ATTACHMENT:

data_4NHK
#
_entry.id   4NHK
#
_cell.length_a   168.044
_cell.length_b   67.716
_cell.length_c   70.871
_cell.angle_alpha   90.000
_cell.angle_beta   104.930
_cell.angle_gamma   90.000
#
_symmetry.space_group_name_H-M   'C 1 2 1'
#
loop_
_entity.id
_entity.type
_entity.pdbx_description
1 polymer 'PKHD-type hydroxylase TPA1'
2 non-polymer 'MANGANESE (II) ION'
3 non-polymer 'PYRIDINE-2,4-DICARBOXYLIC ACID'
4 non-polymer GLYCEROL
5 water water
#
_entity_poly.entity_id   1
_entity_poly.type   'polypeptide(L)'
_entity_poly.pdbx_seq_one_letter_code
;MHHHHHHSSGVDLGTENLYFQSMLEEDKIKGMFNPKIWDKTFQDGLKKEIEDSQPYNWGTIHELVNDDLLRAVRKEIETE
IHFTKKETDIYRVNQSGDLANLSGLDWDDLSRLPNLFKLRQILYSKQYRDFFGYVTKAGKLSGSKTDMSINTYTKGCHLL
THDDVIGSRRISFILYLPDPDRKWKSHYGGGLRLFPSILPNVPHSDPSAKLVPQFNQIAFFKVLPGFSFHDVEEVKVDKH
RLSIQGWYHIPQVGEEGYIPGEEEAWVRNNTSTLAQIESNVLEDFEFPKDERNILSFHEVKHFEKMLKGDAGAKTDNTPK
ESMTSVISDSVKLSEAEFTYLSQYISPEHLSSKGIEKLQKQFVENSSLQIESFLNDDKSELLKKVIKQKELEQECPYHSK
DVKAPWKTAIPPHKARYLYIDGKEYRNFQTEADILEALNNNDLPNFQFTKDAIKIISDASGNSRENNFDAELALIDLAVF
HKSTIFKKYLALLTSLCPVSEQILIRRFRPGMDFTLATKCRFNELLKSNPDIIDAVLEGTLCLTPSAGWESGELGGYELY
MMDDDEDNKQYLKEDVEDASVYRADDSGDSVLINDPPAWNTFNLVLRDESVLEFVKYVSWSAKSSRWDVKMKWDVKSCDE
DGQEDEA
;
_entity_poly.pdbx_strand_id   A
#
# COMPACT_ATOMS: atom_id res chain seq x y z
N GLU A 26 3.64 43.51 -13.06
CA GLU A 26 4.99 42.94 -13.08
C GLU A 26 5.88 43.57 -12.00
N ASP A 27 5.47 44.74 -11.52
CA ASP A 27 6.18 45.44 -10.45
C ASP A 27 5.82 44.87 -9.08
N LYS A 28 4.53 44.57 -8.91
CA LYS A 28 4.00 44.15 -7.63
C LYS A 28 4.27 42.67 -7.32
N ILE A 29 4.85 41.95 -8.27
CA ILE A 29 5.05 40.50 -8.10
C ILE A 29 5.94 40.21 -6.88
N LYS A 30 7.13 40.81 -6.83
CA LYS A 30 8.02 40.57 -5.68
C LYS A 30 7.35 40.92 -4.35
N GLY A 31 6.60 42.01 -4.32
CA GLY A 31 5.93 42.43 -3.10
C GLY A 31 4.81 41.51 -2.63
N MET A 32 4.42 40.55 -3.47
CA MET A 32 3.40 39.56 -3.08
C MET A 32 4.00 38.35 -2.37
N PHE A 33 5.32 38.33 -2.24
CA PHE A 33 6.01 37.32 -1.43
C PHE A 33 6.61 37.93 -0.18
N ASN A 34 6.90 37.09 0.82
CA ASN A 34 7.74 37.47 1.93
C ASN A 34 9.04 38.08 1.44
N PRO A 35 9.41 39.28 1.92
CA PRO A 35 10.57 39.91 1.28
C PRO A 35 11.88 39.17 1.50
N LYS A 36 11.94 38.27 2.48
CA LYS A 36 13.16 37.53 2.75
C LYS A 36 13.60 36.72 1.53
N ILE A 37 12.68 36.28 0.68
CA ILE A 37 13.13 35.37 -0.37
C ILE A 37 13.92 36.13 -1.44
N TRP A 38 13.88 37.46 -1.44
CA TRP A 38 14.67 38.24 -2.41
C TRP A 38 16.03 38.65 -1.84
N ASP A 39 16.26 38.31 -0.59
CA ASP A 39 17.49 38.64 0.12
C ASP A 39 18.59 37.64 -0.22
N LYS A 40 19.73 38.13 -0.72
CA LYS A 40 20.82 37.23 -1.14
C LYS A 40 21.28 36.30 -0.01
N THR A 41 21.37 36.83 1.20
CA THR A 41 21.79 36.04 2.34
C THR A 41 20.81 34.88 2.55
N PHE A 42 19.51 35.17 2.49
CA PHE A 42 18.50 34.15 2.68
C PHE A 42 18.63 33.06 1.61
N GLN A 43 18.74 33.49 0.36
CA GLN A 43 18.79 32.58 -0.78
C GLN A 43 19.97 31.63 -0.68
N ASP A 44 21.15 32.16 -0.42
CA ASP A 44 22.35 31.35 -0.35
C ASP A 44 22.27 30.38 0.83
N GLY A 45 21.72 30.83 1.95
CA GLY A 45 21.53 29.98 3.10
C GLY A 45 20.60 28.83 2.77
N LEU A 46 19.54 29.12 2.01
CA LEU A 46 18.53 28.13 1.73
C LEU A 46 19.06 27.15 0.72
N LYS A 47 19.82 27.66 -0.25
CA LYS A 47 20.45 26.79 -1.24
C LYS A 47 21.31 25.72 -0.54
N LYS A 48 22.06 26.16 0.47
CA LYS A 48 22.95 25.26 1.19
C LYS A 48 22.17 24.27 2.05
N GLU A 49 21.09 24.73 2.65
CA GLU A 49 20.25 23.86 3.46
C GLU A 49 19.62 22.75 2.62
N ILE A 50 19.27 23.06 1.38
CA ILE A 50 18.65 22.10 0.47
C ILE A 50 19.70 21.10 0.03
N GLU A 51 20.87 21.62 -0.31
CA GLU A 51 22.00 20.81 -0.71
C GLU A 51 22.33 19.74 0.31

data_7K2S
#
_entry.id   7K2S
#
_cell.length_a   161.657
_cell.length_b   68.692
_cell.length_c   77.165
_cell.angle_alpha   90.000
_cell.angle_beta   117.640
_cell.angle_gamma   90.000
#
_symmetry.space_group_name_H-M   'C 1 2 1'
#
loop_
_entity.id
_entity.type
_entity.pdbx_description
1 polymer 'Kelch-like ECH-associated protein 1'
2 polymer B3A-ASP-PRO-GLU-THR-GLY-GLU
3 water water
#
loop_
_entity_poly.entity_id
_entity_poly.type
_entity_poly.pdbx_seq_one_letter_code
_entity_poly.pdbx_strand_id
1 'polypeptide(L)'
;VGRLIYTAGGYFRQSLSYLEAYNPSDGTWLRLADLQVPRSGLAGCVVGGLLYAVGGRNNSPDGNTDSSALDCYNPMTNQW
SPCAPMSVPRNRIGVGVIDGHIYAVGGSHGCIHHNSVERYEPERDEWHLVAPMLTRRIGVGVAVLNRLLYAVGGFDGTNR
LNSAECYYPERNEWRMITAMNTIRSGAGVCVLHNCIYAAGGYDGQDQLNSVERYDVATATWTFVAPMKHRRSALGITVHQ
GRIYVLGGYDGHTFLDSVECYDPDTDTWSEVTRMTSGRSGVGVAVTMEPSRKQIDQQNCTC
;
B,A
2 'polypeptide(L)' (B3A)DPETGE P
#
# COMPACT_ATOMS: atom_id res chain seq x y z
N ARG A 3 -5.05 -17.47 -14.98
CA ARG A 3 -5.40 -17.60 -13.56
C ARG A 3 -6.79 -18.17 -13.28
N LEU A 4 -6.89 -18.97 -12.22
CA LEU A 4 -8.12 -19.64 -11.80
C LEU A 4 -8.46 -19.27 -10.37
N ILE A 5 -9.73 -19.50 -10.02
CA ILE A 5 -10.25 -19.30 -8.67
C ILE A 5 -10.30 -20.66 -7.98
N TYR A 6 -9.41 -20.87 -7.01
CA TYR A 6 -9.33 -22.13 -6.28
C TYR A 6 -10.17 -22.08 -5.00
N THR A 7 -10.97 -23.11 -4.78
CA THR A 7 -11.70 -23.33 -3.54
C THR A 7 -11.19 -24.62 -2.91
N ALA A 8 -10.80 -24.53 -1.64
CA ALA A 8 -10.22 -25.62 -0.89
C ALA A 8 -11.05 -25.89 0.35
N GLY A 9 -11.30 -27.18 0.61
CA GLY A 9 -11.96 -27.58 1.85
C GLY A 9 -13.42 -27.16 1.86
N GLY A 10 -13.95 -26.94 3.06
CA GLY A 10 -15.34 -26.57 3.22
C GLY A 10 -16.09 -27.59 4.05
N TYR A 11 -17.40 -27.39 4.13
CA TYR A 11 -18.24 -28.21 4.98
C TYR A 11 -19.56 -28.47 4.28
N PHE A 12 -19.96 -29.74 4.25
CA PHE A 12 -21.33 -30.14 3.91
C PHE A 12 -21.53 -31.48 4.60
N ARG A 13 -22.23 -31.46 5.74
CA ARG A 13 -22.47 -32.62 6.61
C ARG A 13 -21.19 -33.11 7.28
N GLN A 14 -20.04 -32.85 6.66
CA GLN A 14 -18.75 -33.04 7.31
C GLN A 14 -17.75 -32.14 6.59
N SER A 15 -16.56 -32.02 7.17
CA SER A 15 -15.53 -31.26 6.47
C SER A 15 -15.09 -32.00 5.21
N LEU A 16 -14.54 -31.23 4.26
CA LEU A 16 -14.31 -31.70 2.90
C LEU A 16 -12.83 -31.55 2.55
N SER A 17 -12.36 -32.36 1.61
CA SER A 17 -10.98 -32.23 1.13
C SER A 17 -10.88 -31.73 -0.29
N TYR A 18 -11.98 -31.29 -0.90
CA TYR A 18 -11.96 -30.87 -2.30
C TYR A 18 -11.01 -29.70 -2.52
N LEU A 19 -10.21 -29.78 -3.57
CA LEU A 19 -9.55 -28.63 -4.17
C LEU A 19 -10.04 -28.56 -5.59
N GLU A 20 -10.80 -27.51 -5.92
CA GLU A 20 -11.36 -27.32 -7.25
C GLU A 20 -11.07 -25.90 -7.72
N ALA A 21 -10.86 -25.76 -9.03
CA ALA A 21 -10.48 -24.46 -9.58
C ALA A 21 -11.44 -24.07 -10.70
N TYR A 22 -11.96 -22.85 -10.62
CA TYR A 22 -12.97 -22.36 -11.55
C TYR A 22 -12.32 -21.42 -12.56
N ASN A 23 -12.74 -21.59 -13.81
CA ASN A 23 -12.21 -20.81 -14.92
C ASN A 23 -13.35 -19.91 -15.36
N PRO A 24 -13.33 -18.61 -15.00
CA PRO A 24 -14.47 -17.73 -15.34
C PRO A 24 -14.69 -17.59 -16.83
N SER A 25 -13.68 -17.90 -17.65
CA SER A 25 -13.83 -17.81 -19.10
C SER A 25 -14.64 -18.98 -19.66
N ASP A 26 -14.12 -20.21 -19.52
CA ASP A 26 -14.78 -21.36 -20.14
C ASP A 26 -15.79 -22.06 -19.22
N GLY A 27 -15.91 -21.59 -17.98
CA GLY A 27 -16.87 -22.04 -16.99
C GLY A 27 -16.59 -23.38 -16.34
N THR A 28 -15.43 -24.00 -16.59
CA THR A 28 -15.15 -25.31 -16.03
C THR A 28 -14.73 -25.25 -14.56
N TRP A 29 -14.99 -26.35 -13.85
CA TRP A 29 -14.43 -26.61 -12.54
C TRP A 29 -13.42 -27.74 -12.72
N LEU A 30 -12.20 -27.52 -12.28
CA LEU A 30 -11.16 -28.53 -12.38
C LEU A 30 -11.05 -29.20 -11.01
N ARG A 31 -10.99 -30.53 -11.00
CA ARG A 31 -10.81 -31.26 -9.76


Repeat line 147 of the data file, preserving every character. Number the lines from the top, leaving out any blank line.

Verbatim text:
LNSAECYYPERNEWRMITAMNTIRSGAGVCVLHNCIYAAGGYDGQDQLNSVERYDVATATWTFVAPMKHRRSALGITVHQ